Ancient Tombs of Banan
Four very light pebbles attached
to flung-sprung rubber band found
between new laid bricks, retrieved
by mound-viewing haze-gazer reminds
him of the day he gave up that for this.
Tall seeded grasses wave as a group
passes and a small bee buzzes with
interest. The man with no plan sees rice
on the land, chattel by cart, its grain
raked onto black plastic on the road.
Some is still standing, Van Gogh’s yellow
landing between green and smoldering
fields. Ggachis fly by, bales are stacked
high, a rooster lets loose surrounded by
mountains’ shapes feathered in as if Ross
took his two-incher and stroked Payne’s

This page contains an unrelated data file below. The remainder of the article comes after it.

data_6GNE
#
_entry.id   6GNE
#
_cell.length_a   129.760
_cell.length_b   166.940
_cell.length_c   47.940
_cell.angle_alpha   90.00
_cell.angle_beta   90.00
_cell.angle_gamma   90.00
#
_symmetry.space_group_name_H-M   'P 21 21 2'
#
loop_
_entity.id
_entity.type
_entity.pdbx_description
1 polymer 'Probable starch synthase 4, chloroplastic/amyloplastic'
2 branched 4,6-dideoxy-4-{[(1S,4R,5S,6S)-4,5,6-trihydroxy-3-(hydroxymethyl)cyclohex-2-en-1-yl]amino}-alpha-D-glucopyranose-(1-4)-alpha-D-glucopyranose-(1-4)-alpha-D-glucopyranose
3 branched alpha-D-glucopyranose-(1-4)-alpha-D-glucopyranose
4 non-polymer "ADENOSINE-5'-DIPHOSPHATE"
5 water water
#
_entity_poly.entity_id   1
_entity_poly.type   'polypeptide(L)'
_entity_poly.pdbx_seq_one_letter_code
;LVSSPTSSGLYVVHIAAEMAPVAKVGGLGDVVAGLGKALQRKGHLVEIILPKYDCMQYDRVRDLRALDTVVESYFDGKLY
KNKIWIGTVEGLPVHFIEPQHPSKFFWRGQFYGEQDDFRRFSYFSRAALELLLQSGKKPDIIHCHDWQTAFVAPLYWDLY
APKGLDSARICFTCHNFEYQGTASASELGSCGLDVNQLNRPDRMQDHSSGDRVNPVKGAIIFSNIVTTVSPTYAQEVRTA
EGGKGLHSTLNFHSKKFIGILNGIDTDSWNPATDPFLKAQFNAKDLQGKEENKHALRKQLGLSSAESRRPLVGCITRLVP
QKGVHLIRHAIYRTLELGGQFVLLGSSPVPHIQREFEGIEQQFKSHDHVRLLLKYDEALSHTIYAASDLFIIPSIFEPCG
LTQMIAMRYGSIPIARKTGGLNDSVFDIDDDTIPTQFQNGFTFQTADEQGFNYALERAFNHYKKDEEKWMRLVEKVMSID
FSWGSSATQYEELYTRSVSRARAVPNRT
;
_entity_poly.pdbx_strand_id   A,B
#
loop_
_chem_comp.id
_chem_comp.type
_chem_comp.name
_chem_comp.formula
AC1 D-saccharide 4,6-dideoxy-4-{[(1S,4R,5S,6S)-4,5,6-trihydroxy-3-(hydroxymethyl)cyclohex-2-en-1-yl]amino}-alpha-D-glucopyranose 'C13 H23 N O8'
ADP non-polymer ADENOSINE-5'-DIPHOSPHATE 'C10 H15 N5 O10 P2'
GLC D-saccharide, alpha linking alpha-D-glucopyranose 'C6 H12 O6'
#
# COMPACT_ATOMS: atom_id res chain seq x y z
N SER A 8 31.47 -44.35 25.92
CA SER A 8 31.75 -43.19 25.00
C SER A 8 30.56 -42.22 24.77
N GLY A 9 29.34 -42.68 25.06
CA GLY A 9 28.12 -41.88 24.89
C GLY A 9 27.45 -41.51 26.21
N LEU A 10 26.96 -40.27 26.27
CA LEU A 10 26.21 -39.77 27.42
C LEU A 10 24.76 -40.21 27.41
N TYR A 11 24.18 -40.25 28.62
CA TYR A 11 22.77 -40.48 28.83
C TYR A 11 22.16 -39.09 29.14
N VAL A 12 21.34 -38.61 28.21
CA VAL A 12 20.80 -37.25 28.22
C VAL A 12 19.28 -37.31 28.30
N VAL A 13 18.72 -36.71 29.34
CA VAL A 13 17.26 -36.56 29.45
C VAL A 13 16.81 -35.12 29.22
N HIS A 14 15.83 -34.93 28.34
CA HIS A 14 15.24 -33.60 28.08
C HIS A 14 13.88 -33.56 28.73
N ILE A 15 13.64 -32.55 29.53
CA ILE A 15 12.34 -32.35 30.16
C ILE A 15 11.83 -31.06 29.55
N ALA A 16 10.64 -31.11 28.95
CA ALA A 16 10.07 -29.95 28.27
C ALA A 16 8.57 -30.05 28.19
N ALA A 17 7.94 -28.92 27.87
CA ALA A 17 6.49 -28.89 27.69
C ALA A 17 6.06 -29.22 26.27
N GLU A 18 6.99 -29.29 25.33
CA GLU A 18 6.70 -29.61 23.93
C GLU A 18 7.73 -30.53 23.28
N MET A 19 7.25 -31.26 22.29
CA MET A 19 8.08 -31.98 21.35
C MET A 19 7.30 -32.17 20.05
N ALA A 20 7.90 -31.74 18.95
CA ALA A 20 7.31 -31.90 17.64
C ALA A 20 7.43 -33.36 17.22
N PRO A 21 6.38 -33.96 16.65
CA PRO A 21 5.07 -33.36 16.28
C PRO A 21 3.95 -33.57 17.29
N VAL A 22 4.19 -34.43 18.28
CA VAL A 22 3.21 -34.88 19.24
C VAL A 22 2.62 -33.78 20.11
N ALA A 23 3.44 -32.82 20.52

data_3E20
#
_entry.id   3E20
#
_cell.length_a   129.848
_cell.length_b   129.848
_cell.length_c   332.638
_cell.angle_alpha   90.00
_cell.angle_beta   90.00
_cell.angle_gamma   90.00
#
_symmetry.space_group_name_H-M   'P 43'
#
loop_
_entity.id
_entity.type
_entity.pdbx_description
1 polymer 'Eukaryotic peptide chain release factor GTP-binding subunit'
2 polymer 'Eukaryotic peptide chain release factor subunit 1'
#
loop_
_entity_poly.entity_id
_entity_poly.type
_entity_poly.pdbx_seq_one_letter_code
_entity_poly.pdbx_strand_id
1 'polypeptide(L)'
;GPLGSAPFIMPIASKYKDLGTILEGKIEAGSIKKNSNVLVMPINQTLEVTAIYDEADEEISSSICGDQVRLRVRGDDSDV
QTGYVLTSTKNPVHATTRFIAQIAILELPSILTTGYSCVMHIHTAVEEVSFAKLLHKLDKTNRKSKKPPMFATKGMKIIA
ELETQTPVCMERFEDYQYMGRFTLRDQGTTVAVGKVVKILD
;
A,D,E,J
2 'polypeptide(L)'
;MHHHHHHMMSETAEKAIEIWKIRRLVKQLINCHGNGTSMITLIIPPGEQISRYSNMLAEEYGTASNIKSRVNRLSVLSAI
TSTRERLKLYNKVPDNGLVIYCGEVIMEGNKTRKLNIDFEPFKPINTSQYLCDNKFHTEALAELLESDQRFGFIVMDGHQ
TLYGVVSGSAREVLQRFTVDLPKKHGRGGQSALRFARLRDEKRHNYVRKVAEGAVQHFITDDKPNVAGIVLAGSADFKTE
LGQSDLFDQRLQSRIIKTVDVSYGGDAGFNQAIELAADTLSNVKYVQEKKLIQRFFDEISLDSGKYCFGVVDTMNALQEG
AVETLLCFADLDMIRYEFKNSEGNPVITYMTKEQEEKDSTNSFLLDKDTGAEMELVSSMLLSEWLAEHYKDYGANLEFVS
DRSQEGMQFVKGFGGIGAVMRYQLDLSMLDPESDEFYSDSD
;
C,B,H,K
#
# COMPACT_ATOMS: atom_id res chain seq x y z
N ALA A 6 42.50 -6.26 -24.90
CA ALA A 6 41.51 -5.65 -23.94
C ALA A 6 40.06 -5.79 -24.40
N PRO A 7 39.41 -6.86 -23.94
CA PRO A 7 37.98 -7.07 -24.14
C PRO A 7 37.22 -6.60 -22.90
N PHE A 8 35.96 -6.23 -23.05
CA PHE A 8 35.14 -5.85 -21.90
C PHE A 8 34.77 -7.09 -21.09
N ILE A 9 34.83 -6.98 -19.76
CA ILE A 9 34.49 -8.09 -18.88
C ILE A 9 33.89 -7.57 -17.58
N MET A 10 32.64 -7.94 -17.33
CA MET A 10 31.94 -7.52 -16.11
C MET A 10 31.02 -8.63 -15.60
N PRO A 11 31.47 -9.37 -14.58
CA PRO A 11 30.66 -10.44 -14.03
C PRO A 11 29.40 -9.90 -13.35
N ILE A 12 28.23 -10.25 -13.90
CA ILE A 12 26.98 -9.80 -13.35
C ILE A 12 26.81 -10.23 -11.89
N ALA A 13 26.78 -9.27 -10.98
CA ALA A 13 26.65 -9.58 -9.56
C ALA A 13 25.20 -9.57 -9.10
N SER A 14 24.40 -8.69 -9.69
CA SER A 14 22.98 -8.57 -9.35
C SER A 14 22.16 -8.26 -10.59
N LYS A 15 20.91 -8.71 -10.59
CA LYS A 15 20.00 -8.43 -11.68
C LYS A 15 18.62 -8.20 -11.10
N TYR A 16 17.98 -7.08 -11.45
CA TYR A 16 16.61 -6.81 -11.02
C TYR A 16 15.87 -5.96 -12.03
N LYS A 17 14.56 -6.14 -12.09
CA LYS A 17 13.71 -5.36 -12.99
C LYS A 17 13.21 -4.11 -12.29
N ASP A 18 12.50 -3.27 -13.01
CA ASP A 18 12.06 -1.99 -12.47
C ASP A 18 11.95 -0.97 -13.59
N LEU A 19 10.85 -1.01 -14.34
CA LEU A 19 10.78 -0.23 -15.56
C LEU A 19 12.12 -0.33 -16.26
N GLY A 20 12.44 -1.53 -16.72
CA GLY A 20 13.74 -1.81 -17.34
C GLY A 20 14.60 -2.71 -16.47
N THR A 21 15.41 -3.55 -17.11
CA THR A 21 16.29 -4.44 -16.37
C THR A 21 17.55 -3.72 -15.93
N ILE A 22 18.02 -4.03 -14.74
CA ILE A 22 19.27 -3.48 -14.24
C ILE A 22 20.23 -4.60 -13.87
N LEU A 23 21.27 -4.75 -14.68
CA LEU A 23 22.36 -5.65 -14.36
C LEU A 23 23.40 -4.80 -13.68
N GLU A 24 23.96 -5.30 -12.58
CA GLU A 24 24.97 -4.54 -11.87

gray in a jagged horizontal line between
white grading to blue atop, and the
harvester’s fog below. Set free again, he
sits looking at ancient burial homes
so rounded and soft, kept mown, who
knows how, in pairs that excite the
dream of the lonely tractor driver
who precisely gathers the rows. He
leaves tracks for spring’s women to sew.
Here comes a guard atop Folk Museum
to punch his post. He doesn’t look hard
or he’d see the forbidden beer that
mimics the color of one more field’s
cloud that floats by but still notices tears.
Copyright, Doug Stuber, 2014. Unauthorized use and/or duplication of this material without express and written permission from this blog’s author and/or owner is strictly prohibited. Excerpts and links may be used, provided that full and clear credit is given, and with appropriate and specific direction to the original content.